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For the Ancient Egyptian god Djehuti, see Thoth.

Djehuti Sekhemresementawy (also Djehuty) was possibly the second king[1][2] of the Theban 16th dynasty reigning over parts of Upper Egypt during the Second Intermediate Period. Alternatively, he may be a king of the late 13th dynasty[3] or early 17th dynasty. Djehuty is credited 3 years of reing in the first entry of the 11th column of the Turin canon. It is thought that he was succeeded by Sobekhotep VIII.

Chronological position[edit]

Djehuti's dynasty remains debated. Indeed on this point the Turin canon is open to interpretations. There are several kings recorded with the name "Sekhemre[...]" and the damage to the original document does not preserve the complete name. As a result Djehuti, named Sekhemresementawy, may in principle correspond to any "Sekhemre[...]" preserved on the king list, i.e. may be a ruler of the 13th, 15th, 16th and even 17th dynasty.

Egyptologists Darell Baker and Kim Ryholt believe that he was part of the 16th dynasty, which controlled the Theban region after 1650 BC.[2] Alternatively, two studies by Claude Vandersleyen and Christina Geisen date Djehuti's reign to the very end of the Memphite 13th dynasty.[3][4] Geisen's datation relies on stylistic considerations of his queen's coffin, which however, Stephen Quirke argues, uses unproven assumptions.[5] An older theory of Jürgen von Beckerath, whose conclusions are shared by Hans Stock, contends that Djehuti was a ruler of the early 17th dynasty, which arose in Upper Egypt after the collapse of 16th dynasty following the short-lived Hyksos conquest of Thebes. This theory is supported by the discovery of the tomb of Djehuti's queen, Mentuhotep, which is located in Dra' Abu el-Naga', a necropolis usually associated with the 17th dynasty. Scholars such as Chris Bennett however, point out that this does not necessarily mean that Djehuti was buried in Dra' Abu el-Naga' as well.[3]

In any case, Djehuti was married to a granddaughter of vizier Ibiau who served under the 13th dynasty king Wahibre Ibiau c. 1712 - 1701 BC, and was thus most likely two generations removed from this king.[6]


Djehuti is attested on the Turin canon and the Karnak king list. All of Djehuti's contemporary attestions come from a 145 kilometres (90 mi) long stretch of the Nile valley from Deir el-Ballas in the north to Edfu in the south.[1] This roughly corresponds to the territory in the sphere of influence of the rulers of the 16th dynasty.[1] Djehuti's nomen and prenomen are known from a single block discovered by Flinders Petrie in Deir el-Ballas. A painted block bearing Djehuti's cartouche and showing him wearing the red crown of Lower Egypt was uncovered in Edfu[3][7] and otherwise, Djehuti is only attested by objects from his wife's burial. Queen Mentuhotep's tomb was found intact in 1822 and her (now lost) coffin was inscribed with one of the earliest cases of the texts from the Book of the Dead. Mentuhotep's cosmetic box bears Djehuti's nomen, prenomen and cartouche together with funerary formulae and an inscription revealling that the box was a gift from the king.[1]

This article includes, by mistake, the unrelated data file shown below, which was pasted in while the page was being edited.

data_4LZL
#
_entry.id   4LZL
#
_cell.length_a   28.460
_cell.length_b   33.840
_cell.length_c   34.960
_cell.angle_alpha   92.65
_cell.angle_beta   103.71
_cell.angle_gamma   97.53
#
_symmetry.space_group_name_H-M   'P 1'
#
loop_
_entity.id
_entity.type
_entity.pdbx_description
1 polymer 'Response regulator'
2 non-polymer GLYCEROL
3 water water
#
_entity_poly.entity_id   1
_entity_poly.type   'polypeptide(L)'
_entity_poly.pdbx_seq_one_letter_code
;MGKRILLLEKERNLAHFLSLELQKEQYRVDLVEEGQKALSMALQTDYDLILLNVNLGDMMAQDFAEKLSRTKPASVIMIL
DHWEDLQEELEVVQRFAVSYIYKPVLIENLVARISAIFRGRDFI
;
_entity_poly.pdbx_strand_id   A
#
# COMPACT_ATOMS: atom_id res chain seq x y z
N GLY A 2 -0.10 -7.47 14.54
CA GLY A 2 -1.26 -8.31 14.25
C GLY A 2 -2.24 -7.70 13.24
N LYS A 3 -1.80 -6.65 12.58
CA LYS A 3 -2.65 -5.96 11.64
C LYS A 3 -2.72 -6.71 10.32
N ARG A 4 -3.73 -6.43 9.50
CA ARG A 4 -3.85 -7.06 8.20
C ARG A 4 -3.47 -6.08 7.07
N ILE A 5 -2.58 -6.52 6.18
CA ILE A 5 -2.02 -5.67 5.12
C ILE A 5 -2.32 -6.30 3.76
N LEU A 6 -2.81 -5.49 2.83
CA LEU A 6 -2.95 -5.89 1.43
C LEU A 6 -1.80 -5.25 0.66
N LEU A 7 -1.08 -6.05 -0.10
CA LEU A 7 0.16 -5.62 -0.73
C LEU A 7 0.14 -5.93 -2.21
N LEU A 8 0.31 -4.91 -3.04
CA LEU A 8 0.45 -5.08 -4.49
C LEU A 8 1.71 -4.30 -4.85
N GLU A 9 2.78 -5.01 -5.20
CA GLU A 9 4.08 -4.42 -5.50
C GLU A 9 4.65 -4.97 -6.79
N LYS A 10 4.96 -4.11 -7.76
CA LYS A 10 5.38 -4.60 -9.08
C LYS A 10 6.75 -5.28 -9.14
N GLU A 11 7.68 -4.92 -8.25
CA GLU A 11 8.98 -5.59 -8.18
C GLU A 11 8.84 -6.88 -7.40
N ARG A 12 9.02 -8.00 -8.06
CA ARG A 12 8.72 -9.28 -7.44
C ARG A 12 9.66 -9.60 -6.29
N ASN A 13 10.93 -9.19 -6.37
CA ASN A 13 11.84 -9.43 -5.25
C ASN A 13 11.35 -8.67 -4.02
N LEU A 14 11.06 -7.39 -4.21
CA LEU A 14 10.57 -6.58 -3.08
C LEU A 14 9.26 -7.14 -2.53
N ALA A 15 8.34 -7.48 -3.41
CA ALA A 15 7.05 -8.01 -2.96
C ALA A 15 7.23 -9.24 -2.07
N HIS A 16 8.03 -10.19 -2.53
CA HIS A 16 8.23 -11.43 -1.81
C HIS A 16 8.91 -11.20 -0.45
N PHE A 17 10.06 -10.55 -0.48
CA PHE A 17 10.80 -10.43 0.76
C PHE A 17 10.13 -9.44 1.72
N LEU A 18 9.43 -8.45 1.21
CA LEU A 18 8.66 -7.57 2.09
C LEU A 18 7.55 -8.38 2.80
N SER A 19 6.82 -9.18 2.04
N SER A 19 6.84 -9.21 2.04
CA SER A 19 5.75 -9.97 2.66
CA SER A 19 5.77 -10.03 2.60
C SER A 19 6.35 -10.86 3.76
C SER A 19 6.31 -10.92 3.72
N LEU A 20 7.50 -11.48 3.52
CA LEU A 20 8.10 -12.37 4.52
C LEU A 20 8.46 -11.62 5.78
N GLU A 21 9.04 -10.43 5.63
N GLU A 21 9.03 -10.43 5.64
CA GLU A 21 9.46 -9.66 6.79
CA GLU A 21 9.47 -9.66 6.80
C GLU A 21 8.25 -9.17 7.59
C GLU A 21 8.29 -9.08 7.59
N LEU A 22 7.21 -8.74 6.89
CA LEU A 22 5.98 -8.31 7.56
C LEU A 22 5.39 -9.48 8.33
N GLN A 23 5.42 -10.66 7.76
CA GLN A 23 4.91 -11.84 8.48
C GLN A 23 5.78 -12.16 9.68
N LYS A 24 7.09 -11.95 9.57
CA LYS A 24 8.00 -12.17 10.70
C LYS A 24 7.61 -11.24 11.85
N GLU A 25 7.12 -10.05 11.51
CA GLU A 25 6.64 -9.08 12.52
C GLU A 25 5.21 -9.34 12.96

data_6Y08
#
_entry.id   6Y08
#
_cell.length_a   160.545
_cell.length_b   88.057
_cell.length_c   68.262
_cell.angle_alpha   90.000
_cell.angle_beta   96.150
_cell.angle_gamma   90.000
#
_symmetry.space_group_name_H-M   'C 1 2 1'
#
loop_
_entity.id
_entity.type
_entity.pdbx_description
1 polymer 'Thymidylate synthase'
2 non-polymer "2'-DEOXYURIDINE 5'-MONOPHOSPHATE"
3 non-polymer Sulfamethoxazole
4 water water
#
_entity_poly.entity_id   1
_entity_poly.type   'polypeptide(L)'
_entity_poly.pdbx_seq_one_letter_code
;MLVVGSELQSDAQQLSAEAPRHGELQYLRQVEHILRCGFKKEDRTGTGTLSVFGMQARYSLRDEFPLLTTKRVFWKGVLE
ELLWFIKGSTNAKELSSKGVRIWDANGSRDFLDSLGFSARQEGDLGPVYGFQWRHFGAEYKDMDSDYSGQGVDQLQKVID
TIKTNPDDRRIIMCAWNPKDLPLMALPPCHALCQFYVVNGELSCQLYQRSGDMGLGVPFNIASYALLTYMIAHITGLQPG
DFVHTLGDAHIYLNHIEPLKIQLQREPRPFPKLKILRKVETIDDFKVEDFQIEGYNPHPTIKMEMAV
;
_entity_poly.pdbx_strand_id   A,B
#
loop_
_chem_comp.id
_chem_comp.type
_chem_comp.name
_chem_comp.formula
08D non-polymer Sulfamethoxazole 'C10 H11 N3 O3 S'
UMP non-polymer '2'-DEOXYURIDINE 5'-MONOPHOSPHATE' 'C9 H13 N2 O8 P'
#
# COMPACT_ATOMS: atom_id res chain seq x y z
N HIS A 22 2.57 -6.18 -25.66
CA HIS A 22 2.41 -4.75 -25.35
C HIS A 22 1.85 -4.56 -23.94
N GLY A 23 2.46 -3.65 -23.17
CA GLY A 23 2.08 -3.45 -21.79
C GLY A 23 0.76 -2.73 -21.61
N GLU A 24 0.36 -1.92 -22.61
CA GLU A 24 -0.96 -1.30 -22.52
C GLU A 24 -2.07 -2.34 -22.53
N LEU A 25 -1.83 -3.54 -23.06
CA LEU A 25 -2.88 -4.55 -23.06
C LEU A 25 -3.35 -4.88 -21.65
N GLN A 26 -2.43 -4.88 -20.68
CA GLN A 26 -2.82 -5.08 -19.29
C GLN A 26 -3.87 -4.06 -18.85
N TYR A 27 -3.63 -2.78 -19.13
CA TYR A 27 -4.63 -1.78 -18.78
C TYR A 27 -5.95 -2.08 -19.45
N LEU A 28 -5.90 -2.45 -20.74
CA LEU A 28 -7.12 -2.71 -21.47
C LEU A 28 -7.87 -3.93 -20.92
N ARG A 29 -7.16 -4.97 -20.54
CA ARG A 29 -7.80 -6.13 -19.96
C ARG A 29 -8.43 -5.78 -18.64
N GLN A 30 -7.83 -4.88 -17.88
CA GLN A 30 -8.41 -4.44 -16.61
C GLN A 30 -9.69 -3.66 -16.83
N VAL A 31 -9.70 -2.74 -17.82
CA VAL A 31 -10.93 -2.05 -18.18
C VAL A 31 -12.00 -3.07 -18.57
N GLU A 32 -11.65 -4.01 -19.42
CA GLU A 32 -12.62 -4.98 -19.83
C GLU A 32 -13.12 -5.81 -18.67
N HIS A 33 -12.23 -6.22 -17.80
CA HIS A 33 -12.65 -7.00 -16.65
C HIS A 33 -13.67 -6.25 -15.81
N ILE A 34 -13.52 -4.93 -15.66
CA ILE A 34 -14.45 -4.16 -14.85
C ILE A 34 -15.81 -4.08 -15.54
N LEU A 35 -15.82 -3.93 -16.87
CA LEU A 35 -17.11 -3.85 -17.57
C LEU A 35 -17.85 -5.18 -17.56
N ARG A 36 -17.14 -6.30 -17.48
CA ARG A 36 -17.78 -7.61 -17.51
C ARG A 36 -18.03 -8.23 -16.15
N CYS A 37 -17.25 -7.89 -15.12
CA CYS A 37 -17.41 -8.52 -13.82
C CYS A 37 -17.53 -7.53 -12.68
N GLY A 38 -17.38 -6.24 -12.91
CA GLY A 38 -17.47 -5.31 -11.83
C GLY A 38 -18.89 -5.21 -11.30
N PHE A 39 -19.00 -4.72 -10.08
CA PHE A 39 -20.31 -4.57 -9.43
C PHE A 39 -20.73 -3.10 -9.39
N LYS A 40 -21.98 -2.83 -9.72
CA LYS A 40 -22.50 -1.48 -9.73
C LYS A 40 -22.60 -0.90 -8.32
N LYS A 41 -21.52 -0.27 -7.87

1. ^ a b c d e f Darrell D. Baker: The Encyclopedia of the Pharaohs: Volume I - Predynastic to the Twentieth Dynasty 3300–1069 BC, Stacey International, ISBN 978-1-905299-37-9, 2008, pp. 90-91
  2. ^ a b c K.S.B. Ryholt, The Political Situation in Egypt during the Second Intermediate Period, c.1800–1550 BC, Carsten Niebuhr Institute Publications, vol. 20. Copenhagen: Museum Tusculanum Press, 1997, excerpts available online here.
  3. ^ a b c d Christina Geisen, Zur zeitlichen Einordnung des Königs Djehuti an das Ende der 13. Dynastie, Studien zur Altägyptischen Kultur, Bd. 32, (2004), pp. 149-157
  4. ^ Claude Vandersleyen: Rahotep, Sébekemsaf 1er et Djéhouty, Rois de la 13e Dynastie. In: Revue de l'égyptologie (RdE) 44, 1993, p. 189–191.
  5. ^ S. Quirke, Review von Geisen: Die Totentexte…. In: Journal of Ancient Near Eastern Religions. Nr. 5, 2005, p. 228–238.
  6. ^ Ryholt, Note 555 page 152
  7. ^ M. von Falck, S. Klie, A. Schulz: Neufunde ergänzen Königsnamen eines Herrschers der 2. Zwischenzeit. In: Göttinger Miszellen 87, 1985, p. 15–23
Preceded by
Pharaoh of Egypt
Sixteenth dynasty of Egypt
Succeeded by
Sobekhotep VIII